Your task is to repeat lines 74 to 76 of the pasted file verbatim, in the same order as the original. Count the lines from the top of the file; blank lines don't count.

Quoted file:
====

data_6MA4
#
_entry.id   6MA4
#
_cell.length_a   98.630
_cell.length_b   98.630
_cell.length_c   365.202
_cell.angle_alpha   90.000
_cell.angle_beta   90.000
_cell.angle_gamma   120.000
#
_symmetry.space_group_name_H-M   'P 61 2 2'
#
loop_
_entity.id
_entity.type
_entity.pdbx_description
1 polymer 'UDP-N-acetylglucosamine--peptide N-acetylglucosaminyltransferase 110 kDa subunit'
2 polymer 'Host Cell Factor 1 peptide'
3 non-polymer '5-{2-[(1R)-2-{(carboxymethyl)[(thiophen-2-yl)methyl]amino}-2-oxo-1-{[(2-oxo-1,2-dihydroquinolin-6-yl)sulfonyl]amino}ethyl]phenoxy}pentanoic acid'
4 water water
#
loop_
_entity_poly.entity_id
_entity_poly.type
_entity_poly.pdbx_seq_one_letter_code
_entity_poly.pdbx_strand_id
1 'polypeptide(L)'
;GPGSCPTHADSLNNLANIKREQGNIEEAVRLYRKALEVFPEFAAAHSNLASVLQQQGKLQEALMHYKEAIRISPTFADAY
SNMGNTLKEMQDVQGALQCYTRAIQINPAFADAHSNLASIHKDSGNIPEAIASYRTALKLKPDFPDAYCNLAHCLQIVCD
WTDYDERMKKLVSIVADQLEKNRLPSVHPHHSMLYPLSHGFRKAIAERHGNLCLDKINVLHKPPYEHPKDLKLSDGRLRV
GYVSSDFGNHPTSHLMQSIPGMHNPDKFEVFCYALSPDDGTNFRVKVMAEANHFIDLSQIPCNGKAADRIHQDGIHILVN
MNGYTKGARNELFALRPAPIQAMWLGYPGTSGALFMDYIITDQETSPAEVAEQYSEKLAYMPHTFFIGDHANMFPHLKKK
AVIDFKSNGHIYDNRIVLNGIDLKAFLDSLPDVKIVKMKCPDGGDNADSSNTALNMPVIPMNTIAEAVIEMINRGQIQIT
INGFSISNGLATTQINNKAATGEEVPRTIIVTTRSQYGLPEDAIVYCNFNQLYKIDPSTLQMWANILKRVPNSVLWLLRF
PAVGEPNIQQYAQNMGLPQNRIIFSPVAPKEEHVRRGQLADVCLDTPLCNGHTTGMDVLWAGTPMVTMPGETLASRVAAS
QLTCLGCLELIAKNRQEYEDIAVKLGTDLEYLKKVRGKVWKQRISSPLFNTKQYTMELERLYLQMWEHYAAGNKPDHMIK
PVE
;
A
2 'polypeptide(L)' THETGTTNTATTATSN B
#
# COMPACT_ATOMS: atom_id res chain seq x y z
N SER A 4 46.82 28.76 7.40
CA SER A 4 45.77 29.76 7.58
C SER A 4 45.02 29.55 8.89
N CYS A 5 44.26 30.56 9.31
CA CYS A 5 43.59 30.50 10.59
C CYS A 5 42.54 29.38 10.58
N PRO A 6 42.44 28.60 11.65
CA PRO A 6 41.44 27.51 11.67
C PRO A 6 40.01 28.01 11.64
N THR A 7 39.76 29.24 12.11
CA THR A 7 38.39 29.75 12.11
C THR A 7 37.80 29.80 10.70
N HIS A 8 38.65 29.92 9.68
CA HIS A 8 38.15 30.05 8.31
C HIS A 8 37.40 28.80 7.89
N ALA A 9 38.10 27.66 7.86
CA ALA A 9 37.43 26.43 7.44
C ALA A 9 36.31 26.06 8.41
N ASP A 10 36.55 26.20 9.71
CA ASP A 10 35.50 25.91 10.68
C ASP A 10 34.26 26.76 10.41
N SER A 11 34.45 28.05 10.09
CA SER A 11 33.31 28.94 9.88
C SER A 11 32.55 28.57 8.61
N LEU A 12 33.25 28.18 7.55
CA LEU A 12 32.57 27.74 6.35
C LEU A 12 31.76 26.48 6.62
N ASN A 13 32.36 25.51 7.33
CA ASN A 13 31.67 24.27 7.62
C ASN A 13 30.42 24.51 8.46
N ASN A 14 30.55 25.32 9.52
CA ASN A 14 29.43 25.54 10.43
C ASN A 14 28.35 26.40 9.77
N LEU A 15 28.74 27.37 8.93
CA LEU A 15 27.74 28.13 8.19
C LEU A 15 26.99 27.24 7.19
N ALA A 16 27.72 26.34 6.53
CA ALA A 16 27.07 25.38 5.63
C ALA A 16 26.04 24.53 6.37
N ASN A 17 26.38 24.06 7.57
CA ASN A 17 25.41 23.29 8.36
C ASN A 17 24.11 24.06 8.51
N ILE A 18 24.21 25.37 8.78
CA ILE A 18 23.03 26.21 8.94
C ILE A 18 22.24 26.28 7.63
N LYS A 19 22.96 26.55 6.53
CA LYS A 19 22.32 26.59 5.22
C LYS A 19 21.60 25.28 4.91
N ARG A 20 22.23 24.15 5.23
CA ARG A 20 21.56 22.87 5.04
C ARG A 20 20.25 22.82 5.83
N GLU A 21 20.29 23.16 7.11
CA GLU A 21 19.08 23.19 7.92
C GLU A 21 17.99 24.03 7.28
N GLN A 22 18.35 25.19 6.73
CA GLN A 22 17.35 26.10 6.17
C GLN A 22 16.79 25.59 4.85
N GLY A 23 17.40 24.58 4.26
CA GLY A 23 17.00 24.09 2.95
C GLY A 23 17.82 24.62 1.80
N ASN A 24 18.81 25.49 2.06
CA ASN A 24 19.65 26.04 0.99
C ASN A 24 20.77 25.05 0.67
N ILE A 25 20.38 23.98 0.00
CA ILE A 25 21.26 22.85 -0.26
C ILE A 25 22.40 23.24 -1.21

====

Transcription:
N ASN A 14 30.55 25.32 9.52
CA ASN A 14 29.43 25.54 10.43
C ASN A 14 28.35 26.40 9.77